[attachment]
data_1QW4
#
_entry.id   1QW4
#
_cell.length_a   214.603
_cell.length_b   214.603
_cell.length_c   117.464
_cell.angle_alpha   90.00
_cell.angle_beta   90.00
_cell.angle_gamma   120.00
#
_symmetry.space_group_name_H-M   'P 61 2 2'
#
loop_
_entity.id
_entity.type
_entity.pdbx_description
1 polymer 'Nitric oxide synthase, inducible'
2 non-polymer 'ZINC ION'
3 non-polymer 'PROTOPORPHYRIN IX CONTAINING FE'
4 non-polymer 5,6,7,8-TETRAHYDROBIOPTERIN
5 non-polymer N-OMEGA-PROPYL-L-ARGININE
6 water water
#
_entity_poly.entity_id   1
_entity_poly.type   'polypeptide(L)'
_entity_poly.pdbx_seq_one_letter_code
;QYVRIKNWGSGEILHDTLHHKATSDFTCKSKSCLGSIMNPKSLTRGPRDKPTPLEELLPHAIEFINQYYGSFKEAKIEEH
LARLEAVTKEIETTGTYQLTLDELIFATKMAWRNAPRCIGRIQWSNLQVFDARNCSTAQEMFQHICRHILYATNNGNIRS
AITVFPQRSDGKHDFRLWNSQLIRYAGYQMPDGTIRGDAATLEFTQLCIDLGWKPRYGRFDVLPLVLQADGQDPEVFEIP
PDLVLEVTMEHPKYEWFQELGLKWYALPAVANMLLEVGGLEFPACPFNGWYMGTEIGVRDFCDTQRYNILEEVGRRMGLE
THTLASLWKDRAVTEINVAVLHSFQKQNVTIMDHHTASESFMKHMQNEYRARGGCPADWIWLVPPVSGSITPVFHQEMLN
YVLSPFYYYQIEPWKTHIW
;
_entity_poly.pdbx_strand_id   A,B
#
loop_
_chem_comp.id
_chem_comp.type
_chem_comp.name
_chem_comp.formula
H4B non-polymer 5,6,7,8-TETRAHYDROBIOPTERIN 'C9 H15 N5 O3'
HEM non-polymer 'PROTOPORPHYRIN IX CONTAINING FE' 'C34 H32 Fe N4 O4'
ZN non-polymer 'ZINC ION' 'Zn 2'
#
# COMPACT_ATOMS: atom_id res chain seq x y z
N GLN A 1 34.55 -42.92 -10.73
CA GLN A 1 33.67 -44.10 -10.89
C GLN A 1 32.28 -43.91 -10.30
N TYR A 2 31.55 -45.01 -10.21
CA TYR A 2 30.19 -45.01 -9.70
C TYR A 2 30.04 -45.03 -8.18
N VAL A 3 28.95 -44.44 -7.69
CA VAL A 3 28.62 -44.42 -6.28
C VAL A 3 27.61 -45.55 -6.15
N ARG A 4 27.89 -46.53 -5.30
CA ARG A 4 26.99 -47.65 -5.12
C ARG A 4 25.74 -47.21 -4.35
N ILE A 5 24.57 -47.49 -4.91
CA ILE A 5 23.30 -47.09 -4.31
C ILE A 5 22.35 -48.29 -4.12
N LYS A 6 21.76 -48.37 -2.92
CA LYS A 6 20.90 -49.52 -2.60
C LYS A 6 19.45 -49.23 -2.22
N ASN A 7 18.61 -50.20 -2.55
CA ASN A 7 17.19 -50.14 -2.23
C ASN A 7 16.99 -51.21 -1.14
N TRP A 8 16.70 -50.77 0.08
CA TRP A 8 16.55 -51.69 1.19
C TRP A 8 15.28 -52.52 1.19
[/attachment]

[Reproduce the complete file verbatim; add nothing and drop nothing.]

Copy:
data_1QW4
#
_entry.id   1QW4
#
_cell.length_a   214.603
_cell.length_b   214.603
_cell.length_c   117.464
_cell.angle_alpha   90.00
_cell.angle_beta   90.00
_cell.angle_gamma   120.00
#
_symmetry.space_group_name_H-M   'P 61 2 2'
#
loop_
_entity.id
_entity.type
_entity.pdbx_description
1 polymer 'Nitric oxide synthase, inducible'
2 non-polymer 'ZINC ION'
3 non-polymer 'PROTOPORPHYRIN IX CONTAINING FE'
4 non-polymer 5,6,7,8-TETRAHYDROBIOPTERIN
5 non-polymer N-OMEGA-PROPYL-L-ARGININE
6 water water
#
_entity_poly.entity_id   1
_entity_poly.type   'polypeptide(L)'
_entity_poly.pdbx_seq_one_letter_code
;QYVRIKNWGSGEILHDTLHHKATSDFTCKSKSCLGSIMNPKSLTRGPRDKPTPLEELLPHAIEFINQYYGSFKEAKIEEH
LARLEAVTKEIETTGTYQLTLDELIFATKMAWRNAPRCIGRIQWSNLQVFDARNCSTAQEMFQHICRHILYATNNGNIRS
AITVFPQRSDGKHDFRLWNSQLIRYAGYQMPDGTIRGDAATLEFTQLCIDLGWKPRYGRFDVLPLVLQADGQDPEVFEIP
PDLVLEVTMEHPKYEWFQELGLKWYALPAVANMLLEVGGLEFPACPFNGWYMGTEIGVRDFCDTQRYNILEEVGRRMGLE
THTLASLWKDRAVTEINVAVLHSFQKQNVTIMDHHTASESFMKHMQNEYRARGGCPADWIWLVPPVSGSITPVFHQEMLN
YVLSPFYYYQIEPWKTHIW
;
_entity_poly.pdbx_strand_id   A,B
#
loop_
_chem_comp.id
_chem_comp.type
_chem_comp.name
_chem_comp.formula
H4B non-polymer 5,6,7,8-TETRAHYDROBIOPTERIN 'C9 H15 N5 O3'
HEM non-polymer 'PROTOPORPHYRIN IX CONTAINING FE' 'C34 H32 Fe N4 O4'
ZN non-polymer 'ZINC ION' 'Zn 2'
#
# COMPACT_ATOMS: atom_id res chain seq x y z
N GLN A 1 34.55 -42.92 -10.73
CA GLN A 1 33.67 -44.10 -10.89
C GLN A 1 32.28 -43.91 -10.30
N TYR A 2 31.55 -45.01 -10.21
CA TYR A 2 30.19 -45.01 -9.70
C TYR A 2 30.04 -45.03 -8.18
N VAL A 3 28.95 -44.44 -7.69
CA VAL A 3 28.62 -44.42 -6.28
C VAL A 3 27.61 -45.55 -6.15
N ARG A 4 27.89 -46.53 -5.30
CA ARG A 4 26.99 -47.65 -5.12
C ARG A 4 25.74 -47.21 -4.35
N ILE A 5 24.57 -47.49 -4.91
CA ILE A 5 23.30 -47.09 -4.31
C ILE A 5 22.35 -48.29 -4.12
N LYS A 6 21.76 -48.37 -2.92
CA LYS A 6 20.90 -49.52 -2.60
C LYS A 6 19.45 -49.23 -2.22
N ASN A 7 18.61 -50.20 -2.55
CA ASN A 7 17.19 -50.14 -2.23
C ASN A 7 16.99 -51.21 -1.14
N TRP A 8 16.70 -50.77 0.08
CA TRP A 8 16.55 -51.69 1.19
C TRP A 8 15.28 -52.52 1.19